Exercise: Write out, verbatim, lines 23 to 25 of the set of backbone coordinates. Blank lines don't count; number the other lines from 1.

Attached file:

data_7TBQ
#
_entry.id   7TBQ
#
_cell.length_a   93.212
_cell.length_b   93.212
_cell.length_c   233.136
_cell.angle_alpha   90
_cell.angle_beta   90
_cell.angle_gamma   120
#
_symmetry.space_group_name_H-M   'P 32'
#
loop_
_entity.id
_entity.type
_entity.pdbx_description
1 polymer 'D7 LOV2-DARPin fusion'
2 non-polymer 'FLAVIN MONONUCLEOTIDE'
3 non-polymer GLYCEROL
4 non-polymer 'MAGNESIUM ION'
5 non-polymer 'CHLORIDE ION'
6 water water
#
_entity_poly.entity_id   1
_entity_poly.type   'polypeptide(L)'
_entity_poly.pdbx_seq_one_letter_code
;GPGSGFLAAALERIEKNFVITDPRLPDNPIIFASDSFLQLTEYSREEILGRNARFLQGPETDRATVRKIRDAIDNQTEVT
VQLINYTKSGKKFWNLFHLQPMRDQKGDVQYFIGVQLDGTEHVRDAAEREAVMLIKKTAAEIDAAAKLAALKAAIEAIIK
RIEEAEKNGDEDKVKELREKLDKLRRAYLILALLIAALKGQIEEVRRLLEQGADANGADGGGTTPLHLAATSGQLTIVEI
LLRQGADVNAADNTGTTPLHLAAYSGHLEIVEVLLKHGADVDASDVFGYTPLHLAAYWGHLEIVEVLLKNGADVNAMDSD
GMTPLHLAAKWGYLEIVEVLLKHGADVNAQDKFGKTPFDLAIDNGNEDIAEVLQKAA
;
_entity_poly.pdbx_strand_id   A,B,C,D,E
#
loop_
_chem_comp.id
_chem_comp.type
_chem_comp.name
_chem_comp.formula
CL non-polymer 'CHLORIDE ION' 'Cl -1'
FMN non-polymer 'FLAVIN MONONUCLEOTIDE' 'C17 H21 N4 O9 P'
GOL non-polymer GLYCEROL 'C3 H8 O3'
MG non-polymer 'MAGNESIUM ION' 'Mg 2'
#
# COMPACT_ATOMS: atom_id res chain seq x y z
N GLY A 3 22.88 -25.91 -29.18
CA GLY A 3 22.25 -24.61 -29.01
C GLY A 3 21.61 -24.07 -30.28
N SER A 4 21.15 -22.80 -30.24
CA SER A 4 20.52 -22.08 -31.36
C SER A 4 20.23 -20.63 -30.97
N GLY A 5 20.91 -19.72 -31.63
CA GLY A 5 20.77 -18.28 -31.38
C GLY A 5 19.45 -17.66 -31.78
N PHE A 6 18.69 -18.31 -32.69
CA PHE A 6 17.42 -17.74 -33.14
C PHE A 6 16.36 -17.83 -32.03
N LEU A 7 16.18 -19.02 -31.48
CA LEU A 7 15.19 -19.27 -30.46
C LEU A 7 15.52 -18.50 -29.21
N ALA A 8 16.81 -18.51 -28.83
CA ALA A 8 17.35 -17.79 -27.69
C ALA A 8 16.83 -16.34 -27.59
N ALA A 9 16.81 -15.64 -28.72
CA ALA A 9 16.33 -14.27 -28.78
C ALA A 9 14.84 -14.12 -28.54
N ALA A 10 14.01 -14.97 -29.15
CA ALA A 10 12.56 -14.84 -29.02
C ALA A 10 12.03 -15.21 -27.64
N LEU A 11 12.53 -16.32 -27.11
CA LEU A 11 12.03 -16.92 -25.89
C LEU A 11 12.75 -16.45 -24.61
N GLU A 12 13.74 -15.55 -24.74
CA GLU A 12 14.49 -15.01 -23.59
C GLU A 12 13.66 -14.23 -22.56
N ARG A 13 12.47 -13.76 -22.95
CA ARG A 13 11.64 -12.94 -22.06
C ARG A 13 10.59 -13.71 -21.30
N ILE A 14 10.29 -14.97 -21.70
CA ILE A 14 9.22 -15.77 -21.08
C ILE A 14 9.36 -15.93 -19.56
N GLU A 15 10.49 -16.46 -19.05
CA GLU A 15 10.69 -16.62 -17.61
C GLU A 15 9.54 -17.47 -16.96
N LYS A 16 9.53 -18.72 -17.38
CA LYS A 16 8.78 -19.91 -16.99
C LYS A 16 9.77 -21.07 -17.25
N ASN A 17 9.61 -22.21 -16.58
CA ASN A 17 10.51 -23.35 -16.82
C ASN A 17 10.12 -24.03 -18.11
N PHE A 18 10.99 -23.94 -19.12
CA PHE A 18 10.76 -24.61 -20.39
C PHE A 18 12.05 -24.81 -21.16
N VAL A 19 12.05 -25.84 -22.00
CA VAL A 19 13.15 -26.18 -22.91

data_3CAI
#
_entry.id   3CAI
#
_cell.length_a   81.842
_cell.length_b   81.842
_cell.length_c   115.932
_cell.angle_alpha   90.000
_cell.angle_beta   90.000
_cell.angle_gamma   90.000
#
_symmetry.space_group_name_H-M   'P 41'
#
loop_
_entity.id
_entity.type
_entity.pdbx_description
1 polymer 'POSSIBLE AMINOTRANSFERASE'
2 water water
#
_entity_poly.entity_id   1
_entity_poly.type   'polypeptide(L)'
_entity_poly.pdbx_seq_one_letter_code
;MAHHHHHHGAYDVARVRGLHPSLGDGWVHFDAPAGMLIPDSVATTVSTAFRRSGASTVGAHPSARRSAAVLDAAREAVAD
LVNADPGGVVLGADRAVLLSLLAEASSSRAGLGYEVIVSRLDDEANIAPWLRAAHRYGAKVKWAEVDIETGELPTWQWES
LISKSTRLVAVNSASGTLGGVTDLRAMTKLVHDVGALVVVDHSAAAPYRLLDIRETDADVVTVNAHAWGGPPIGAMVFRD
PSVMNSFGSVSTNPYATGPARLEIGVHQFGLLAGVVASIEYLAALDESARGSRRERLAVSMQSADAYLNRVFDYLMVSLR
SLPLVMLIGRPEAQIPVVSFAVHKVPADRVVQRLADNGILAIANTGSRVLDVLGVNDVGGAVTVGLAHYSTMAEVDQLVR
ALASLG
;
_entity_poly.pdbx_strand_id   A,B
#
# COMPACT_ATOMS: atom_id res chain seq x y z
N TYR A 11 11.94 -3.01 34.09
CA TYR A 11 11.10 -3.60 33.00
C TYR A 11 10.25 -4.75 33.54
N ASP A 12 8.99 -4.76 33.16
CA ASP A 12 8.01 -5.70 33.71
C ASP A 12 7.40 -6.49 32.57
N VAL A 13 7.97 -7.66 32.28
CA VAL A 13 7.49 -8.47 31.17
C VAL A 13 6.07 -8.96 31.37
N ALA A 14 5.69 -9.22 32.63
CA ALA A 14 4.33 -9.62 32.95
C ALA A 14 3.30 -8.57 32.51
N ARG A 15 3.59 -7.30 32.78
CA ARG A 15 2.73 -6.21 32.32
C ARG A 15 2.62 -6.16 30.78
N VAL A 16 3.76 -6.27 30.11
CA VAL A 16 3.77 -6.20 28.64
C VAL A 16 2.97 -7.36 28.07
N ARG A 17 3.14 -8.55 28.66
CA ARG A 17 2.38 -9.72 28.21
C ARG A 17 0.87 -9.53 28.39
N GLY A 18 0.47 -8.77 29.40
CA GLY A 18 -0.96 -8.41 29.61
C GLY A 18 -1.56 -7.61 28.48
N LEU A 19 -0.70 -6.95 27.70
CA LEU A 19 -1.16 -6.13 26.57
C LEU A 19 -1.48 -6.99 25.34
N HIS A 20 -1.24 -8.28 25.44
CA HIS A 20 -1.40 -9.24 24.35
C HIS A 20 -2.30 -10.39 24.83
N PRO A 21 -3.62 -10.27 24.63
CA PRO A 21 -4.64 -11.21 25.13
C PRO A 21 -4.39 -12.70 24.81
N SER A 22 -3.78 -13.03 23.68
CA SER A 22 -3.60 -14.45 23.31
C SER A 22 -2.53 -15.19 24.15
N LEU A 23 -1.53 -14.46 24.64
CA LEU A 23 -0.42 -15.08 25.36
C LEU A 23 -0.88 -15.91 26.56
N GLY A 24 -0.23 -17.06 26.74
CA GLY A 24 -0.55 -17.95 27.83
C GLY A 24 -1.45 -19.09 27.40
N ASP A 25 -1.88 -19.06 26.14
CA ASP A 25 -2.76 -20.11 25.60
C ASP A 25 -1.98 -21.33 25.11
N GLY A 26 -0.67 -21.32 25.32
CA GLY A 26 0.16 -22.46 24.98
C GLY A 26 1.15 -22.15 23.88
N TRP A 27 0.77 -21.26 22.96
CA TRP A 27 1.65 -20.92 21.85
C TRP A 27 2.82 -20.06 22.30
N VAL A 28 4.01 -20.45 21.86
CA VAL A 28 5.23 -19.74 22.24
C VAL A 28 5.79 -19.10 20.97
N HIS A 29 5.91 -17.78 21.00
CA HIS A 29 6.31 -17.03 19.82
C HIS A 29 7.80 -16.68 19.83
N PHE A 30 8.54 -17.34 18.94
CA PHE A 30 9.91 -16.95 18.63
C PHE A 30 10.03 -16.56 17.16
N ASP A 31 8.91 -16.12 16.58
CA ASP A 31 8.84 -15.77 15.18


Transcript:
6 water water
#
_entity_poly.entity_id   1